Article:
The debt-laden company said its duty-free price cuts were behind the rise, though ferry operator P&O hit back with its own figures also showing a big rise in passengers.
The rare piece of good news for Eurotunnel helped lift the shares 3p to 66p, after the price had hit several new lows in the past weeks. P&O fell 5p to 516p.
Analysts said that Eurotunnel's commercial success was no longer in doubt and that operating revenues would continue to grow.
However, the cash being generated was insignificant against the pounds 8bn of debts, currently the subject of refinancing talks with Eurotunnel's 225 banks.
Eurotunnel said the increase in passengers on its Le Shuttle was due in part to its duty-free price cuts, which the company estimates has brought in 20 per cent additional traffic.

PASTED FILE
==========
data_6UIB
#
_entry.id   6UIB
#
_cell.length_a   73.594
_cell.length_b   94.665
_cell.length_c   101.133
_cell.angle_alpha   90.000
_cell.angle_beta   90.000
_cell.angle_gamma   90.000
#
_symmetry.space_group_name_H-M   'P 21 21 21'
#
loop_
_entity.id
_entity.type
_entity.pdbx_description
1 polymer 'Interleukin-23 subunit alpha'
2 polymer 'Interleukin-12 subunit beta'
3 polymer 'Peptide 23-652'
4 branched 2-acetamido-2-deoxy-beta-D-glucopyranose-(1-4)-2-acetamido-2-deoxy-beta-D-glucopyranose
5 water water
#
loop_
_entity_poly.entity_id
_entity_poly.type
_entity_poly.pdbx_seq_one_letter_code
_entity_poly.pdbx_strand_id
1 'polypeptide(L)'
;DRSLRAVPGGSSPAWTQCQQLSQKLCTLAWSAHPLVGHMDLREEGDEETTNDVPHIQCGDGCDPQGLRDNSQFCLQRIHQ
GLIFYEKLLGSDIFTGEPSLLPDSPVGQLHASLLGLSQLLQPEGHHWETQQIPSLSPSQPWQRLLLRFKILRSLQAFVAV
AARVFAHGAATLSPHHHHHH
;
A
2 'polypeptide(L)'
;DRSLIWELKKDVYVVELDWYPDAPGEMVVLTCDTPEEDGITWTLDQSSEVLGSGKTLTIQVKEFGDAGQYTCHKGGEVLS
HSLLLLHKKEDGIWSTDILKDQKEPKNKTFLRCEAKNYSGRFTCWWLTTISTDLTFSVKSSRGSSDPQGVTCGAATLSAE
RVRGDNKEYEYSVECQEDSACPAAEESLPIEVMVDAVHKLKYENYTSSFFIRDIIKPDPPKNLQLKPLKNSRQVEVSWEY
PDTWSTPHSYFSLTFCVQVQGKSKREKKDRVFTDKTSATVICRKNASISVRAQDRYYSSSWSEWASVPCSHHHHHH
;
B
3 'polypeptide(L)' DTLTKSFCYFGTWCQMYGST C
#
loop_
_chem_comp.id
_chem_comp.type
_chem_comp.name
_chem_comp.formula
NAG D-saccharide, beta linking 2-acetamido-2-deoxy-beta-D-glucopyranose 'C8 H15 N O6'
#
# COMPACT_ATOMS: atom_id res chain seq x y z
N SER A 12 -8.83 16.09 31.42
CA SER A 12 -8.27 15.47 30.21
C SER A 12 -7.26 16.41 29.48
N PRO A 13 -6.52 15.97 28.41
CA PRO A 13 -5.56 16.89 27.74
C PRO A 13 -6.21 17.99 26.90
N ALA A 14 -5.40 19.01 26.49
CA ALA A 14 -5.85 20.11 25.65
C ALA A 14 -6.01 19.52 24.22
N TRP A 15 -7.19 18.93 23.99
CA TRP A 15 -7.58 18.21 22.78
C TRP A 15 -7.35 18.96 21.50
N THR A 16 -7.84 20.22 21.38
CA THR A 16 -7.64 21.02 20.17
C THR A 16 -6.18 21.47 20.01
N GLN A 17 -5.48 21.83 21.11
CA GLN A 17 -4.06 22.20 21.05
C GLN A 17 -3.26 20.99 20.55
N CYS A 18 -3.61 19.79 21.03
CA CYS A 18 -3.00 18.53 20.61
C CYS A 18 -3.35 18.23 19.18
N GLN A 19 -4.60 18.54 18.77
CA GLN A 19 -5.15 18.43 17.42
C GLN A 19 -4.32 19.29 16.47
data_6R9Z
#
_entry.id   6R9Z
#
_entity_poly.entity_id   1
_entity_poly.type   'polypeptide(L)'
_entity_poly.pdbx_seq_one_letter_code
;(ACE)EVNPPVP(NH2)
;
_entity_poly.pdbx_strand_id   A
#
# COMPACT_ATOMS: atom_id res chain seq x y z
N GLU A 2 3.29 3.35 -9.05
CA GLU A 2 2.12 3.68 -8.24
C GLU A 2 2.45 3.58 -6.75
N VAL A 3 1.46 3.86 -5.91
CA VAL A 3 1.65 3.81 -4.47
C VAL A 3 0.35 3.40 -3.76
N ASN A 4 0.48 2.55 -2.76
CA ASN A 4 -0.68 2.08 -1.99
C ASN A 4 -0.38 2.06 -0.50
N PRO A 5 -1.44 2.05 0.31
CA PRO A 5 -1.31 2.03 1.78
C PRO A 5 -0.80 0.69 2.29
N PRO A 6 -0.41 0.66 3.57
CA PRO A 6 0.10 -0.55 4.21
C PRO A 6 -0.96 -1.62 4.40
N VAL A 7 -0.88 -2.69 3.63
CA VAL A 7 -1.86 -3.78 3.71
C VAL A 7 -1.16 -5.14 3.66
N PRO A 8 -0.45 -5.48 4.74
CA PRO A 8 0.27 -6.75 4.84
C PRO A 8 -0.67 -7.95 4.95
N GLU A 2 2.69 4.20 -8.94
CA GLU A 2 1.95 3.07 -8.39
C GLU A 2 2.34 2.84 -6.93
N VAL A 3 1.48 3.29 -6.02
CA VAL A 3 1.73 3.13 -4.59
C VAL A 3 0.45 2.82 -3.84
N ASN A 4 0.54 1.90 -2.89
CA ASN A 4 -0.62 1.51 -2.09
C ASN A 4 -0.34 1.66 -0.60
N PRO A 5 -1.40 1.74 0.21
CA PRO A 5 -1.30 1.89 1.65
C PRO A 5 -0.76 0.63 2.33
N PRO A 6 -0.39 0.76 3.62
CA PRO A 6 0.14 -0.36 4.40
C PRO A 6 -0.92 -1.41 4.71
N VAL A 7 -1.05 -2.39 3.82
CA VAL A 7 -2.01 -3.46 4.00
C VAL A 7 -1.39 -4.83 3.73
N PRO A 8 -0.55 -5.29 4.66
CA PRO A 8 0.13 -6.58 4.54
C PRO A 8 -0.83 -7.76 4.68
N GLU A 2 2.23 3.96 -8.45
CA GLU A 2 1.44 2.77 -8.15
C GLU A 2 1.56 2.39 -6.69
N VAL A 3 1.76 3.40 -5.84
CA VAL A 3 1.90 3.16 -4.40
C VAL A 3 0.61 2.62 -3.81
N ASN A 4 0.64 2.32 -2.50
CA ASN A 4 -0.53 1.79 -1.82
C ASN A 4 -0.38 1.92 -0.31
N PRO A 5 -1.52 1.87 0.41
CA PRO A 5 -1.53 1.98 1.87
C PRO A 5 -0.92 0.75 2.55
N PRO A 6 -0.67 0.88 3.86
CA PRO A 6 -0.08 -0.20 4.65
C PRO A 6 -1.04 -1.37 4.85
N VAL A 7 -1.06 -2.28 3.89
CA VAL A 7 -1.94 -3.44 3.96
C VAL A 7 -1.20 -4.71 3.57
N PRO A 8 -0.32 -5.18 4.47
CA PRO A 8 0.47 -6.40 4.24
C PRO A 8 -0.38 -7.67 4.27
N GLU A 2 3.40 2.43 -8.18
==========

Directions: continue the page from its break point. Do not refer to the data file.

Sir Alastair Morton, Eurotunnel co-chairman, has been incensed by what he claims is the ferry companies' ability to use on-board duty-free sales as a subsidy.
Eurotunnel's price cuts were an attempt to stop the attraction of ferry companies' booze cruises, a strategy the Channel tunnel operator says is working. The company is forecasting that it will carry up to 150,000 passengers in the four days over the crucial Easter holiday.
P&O rejected Eurotunnel's claims, producing figures for last weekend that showed vehicles numbers up 26 per cent and passengers up 10 per cent on its Dover-Calais route. "These figures speak for themselves," a spokeswoman said. "We are increasing our business as well."
First-quarter Le Shuttle tourist traffic figures were up 117 per cent compared with the first quarter of 1995, as Eurotunnel increased capacity. An increase of 121 per cent was achieved over the same period for Le Shuttle Freight. Eurotunnel said the record figures for March were proof of the growing strength of Le Shuttle.Reuse content